2. Next we took a brush and set the base coat with a dusting of white powder or white eye shadow. This step was incredible. It really made the base coat look well blended, and it made the color pop! Not being a makeup queen myself, the power of the powder over the makeup really astounded me.

    ©02.P1280963-2

    Step 2: White powder to seal the base coat

  3. Once we had our white face on, we proceeded to the eyes. Johnny told us to use the black eyeliner pencil and, in the direction of the growth of hairs on our eyebrows, to trace the brow line and then around the cavity of the eye, following the bone of the eye socket. Once we had the outline, we were to fill the area in with the black eyeliner pencil. Again, we didn’t need to worry about perfectly blending, as we’d next cover this area with black powder or eyeshadow. If you want to put colors on the eye area, you can apply glitter or shadow over the black, or you do it directly to the skin, depending on your creativity.

    ©03.P1280965-3

    Step 3: The eye sockets

  4. We now needed to seal the black eyes with shadow or powder. Again, our rough-looking black eyes suddenly became velvety smooth and perfectly blended. It was amazing.
  5. From here Johnny told us to work on the mouth. This was by far the most difficult part of the basic makeup for most of us in the class.  He told us to follow the upper and lower lip lines, and extend the line out to where the teeth actually end in the back of the mouth, squaring off the outside. We then needed to make a center line, right where the lips meet, painting inside the lips a bit so the pink didn’t show. After that we made vertical lines to create teeth. One trick here is to round the roots of the teeth a bit with the eyeliner pencil, so they are not square but more natural looking.

    ©04.P1280973-4

    Steps 4 and 5: Sealing the eye sockets and outlining the teeth

  6. It was important for the teeth to be bright white, so at this point we took an applicator and applied another dot of white concealer to each of the pearly teeth. This really made the teeth look real.

    ©05.P1280974-5

    Step 6: Making the pearly whites pop

  7. The final main feature was the nose. We drew triangles over the nostril area, to look like the holes in a skull.

    ©07.P1280977-7

    Step 7: The nasal cavity

  8. To finish the basic makeup, we needed to use the pencil to draw the jawline, and then seal that with black powder. We also dabbed black powder around the hairline, and used it to hollow under the cheekbone.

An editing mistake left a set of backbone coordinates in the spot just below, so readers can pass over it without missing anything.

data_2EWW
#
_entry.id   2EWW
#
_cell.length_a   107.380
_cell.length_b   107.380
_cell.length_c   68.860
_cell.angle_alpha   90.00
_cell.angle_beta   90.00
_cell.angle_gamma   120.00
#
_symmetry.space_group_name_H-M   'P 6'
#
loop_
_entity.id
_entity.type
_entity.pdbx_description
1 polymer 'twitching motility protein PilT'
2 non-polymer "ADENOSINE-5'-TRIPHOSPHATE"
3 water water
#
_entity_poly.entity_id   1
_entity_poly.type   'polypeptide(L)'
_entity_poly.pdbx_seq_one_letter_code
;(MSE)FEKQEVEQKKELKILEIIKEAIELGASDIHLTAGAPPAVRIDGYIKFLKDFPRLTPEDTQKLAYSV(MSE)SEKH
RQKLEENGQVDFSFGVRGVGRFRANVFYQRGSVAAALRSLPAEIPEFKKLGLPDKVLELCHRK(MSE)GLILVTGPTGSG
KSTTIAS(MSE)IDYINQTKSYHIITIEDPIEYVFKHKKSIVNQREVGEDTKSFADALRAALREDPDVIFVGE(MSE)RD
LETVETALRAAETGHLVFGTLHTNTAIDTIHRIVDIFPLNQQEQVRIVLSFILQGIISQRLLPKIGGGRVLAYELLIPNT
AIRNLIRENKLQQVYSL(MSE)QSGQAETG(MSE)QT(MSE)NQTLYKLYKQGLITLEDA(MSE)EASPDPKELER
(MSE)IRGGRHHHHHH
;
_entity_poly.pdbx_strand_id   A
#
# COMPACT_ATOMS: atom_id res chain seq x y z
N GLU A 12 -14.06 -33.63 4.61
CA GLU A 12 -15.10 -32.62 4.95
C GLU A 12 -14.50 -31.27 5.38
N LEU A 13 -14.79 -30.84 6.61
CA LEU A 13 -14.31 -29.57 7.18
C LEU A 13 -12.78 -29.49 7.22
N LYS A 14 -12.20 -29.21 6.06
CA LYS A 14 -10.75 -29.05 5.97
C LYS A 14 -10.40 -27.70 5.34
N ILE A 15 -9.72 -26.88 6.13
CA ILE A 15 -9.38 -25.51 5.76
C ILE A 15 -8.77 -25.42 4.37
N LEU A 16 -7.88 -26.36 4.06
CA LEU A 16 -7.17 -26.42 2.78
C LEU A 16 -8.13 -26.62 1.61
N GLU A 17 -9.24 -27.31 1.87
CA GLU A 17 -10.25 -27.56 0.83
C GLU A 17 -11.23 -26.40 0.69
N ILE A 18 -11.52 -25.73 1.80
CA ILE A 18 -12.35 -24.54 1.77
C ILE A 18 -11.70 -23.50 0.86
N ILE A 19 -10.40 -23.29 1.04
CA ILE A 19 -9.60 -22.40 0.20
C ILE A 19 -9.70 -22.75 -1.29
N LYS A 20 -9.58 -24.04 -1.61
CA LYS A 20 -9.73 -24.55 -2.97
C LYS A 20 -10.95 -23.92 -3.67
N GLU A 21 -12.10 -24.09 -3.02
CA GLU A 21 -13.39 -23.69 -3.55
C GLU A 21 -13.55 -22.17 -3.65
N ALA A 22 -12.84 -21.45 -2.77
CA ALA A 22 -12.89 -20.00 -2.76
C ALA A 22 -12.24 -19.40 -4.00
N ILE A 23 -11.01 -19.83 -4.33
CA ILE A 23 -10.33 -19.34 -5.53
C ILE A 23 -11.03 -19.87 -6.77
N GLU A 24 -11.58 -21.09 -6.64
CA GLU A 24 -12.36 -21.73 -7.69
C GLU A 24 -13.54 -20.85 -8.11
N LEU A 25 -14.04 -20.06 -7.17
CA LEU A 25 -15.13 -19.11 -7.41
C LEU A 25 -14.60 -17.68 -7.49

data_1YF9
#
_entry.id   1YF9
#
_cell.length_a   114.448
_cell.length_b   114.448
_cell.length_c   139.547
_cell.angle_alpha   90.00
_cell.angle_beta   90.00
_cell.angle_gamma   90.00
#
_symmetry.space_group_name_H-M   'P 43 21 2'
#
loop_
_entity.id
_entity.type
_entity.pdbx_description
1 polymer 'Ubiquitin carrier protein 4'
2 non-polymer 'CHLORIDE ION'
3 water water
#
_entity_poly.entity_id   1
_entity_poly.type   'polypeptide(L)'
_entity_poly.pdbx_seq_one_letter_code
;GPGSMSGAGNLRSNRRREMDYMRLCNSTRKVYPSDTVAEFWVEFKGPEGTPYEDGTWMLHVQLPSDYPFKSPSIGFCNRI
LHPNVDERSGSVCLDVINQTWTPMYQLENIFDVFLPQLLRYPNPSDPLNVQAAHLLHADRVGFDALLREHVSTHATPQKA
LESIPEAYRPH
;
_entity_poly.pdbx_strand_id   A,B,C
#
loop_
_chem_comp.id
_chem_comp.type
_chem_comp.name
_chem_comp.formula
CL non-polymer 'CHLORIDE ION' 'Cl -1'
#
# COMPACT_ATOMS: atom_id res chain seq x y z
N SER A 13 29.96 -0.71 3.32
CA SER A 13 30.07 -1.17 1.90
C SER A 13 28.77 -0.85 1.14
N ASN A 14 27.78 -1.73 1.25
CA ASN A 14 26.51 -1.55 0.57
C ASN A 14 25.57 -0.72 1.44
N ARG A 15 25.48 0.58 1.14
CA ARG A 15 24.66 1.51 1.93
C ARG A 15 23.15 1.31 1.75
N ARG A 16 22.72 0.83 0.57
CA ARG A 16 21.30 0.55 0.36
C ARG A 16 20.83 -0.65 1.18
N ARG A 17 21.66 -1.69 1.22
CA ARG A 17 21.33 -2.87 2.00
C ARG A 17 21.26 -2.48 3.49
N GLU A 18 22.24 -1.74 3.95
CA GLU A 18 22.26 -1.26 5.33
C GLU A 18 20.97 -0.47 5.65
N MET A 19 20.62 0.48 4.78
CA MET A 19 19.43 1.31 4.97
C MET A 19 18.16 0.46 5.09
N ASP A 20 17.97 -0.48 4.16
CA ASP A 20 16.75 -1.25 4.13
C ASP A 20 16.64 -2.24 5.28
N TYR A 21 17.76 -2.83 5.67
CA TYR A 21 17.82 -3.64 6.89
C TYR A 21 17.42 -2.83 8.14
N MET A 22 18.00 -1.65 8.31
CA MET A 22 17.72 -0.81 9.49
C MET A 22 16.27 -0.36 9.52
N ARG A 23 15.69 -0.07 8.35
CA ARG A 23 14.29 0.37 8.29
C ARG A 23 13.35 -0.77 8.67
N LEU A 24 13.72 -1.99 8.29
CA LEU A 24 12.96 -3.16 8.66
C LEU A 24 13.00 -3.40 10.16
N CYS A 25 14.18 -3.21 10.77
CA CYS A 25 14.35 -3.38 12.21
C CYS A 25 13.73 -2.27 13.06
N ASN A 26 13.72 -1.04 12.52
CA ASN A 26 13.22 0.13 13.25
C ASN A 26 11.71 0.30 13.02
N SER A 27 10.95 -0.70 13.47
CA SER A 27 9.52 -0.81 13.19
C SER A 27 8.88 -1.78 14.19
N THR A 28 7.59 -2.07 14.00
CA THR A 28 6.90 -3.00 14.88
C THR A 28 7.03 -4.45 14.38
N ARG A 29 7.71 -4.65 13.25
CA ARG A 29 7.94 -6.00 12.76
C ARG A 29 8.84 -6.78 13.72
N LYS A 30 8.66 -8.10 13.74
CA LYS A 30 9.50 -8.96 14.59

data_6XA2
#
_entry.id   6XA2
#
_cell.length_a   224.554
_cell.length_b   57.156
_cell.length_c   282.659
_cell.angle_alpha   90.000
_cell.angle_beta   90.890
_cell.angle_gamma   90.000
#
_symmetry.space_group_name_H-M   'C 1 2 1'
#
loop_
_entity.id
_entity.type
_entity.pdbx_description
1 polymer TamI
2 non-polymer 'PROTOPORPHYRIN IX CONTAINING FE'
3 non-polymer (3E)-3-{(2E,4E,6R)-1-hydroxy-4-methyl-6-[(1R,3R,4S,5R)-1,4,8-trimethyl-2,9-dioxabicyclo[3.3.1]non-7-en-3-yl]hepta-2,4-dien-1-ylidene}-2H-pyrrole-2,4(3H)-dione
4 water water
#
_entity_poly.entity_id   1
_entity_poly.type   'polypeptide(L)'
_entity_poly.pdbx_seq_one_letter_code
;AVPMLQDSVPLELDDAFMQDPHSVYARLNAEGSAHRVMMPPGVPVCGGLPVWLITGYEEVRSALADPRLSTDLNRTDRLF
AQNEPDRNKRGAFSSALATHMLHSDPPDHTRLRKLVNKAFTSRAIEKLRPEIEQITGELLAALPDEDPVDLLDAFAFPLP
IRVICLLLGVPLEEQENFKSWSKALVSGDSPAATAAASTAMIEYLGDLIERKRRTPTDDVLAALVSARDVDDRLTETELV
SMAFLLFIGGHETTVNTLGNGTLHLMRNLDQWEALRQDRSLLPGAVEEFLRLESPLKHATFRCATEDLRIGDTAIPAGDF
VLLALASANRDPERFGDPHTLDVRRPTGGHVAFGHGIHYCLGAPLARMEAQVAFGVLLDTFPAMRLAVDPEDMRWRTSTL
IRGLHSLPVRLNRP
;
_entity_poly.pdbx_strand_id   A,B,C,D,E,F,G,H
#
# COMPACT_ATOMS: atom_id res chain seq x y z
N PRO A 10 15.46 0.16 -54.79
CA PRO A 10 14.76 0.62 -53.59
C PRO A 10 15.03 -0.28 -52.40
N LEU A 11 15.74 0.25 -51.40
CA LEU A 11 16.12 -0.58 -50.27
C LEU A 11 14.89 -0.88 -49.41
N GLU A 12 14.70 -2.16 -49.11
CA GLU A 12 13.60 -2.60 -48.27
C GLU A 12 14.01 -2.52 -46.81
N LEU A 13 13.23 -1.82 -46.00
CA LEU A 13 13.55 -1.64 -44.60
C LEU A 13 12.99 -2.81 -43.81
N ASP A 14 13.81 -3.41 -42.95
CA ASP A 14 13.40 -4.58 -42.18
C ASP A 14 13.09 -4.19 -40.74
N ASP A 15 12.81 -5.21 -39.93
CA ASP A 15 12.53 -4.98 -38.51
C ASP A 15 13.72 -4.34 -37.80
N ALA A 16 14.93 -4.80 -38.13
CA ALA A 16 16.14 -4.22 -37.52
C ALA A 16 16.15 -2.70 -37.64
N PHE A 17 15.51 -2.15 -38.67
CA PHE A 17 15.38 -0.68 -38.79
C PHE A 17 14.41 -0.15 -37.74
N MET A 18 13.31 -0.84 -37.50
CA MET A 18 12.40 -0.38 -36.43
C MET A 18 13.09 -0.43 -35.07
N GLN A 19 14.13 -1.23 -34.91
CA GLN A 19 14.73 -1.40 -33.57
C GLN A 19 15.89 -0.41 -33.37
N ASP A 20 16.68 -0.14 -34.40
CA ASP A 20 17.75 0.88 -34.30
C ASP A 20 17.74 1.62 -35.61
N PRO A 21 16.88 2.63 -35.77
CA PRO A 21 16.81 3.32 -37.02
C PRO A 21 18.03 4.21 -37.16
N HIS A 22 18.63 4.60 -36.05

©08.P1280985-9

    Step 8: Shadowing and contouring the facial outline and bone structure

  9. From here, Johnny told us our creativity could take free rein. We could put sequins around the eyes (he said we could use eyelash glue or even normal white Resistol water-soluble glue), liquid eyeliner to paint some cracks or decorative detail (sealing those details with powder), adding colored eyeshadow or glitter to the eyelids, or detailing the neck and chest. Click on any photo to enlarge or view a slideshow.

Fortunately most of us attending felt that the makeup was pretty easy to do, and it was really fun! While 45 minutes for each face (our group painted one another) isn’t much, we were pretty psyched with the results.

12115980_943243912409327_3970495844696971161_nDay of the Dead Parade and Theater Event in Mazatlán 2015

While having a professional do your makeup here can be very affordable, now that I know how to do it, I’m so looking forward to opening a bottle of bubbly and sitting down with a few friends in front of the mirror on October 31.

That’s right! The callejoneada is on Halloween this year. Cecilia told us that’s because we normally do the parade on November 1st. This year, that date falls on a Sunday. CULTURAL didn’t feel they could ask all the volunteers to work on Sunday, and they’d have to pay overtime to those who are paid, so instead they’ve switched it to Saturday this once. Next year, she tells me, it’ll be back to the regular November 1st.

The theme of the Dia de los Muertos events this year is Mictlán, a tribute to pre-hispanic culture. The events in the Angela Peralta Theater will start at 7 pm, with aerial dance, concept art, poetry readings, singing, ballet—it’s an event not to be missed. Free tickets will be handed out in the Plaza Machado starting at 10 am Friday, though the official announcements say Saturday. Be sure to be there early or on time, as the free tickets run out quickly and are limited to two per person. The parade itself starts about 8:00 pm from the Plaza Machado; route map is above.

Please Share!

Many of you have made yourselves up for years, so you are experienced. Not sure if any of the above will give you a few pro tips or not. I would love to hear your favorite makeup techniques and tips; please also share a photo of yourself in your favorite catrina outfit. For our group, it was all new. Now we know to buy some good brushes, blending sponges, and sequins. So, watch out Mazatlán! Here come the catrinas!

Thank you, China!!!! Thank you, Johnny! We so appreciate your generosity and talent!